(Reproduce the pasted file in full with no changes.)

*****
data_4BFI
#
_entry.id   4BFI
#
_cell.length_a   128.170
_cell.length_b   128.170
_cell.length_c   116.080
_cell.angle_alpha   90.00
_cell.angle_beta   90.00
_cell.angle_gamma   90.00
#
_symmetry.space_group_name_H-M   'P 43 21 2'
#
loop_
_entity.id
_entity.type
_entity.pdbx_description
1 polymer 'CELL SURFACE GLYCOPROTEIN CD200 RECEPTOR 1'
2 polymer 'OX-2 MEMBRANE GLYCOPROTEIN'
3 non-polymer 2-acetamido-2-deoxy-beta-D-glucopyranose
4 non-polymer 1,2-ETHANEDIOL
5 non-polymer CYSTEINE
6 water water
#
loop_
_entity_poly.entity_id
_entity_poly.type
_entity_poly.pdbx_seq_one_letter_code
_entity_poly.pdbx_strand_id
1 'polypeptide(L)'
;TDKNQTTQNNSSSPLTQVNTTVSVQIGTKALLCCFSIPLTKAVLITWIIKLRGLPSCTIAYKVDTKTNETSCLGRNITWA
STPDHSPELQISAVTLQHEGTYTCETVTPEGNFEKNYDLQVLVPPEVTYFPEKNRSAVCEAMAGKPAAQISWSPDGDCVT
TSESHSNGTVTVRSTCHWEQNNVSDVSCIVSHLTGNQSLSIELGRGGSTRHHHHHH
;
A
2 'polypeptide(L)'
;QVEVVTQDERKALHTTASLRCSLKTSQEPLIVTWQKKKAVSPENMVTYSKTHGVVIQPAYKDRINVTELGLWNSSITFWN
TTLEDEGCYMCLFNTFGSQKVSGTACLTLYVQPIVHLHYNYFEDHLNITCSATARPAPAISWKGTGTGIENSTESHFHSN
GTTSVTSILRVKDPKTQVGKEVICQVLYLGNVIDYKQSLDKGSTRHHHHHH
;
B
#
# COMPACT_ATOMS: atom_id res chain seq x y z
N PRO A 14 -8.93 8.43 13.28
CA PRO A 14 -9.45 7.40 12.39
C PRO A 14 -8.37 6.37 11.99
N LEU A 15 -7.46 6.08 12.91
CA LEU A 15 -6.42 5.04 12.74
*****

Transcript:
data_4BFI
#
_entry.id   4BFI
#
_cell.length_a   128.170
_cell.length_b   128.170
_cell.length_c   116.080
_cell.angle_alpha   90.00
_cell.angle_beta   90.00
_cell.angle_gamma   90.00
#
_symmetry.space_group_name_H-M   'P 43 21 2'
#
loop_
_entity.id
_entity.type
_entity.pdbx_description
1 polymer 'CELL SURFACE GLYCOPROTEIN CD200 RECEPTOR 1'
2 polymer 'OX-2 MEMBRANE GLYCOPROTEIN'
3 non-polymer 2-acetamido-2-deoxy-beta-D-glucopyranose
4 non-polymer 1,2-ETHANEDIOL
5 non-polymer CYSTEINE
6 water water
#
loop_
_entity_poly.entity_id
_entity_poly.type
_entity_poly.pdbx_seq_one_letter_code
_entity_poly.pdbx_strand_id
1 'polypeptide(L)'
;TDKNQTTQNNSSSPLTQVNTTVSVQIGTKALLCCFSIPLTKAVLITWIIKLRGLPSCTIAYKVDTKTNETSCLGRNITWA
STPDHSPELQISAVTLQHEGTYTCETVTPEGNFEKNYDLQVLVPPEVTYFPEKNRSAVCEAMAGKPAAQISWSPDGDCVT
TSESHSNGTVTVRSTCHWEQNNVSDVSCIVSHLTGNQSLSIELGRGGSTRHHHHHH
;
A
2 'polypeptide(L)'
;QVEVVTQDERKALHTTASLRCSLKTSQEPLIVTWQKKKAVSPENMVTYSKTHGVVIQPAYKDRINVTELGLWNSSITFWN
TTLEDEGCYMCLFNTFGSQKVSGTACLTLYVQPIVHLHYNYFEDHLNITCSATARPAPAISWKGTGTGIENSTESHFHSN
GTTSVTSILRVKDPKTQVGKEVICQVLYLGNVIDYKQSLDKGSTRHHHHHH
;
B
#
# COMPACT_ATOMS: atom_id res chain seq x y z
N PRO A 14 -8.93 8.43 13.28
CA PRO A 14 -9.45 7.40 12.39
C PRO A 14 -8.37 6.37 11.99
N LEU A 15 -7.46 6.08 12.91
CA LEU A 15 -6.42 5.04 12.74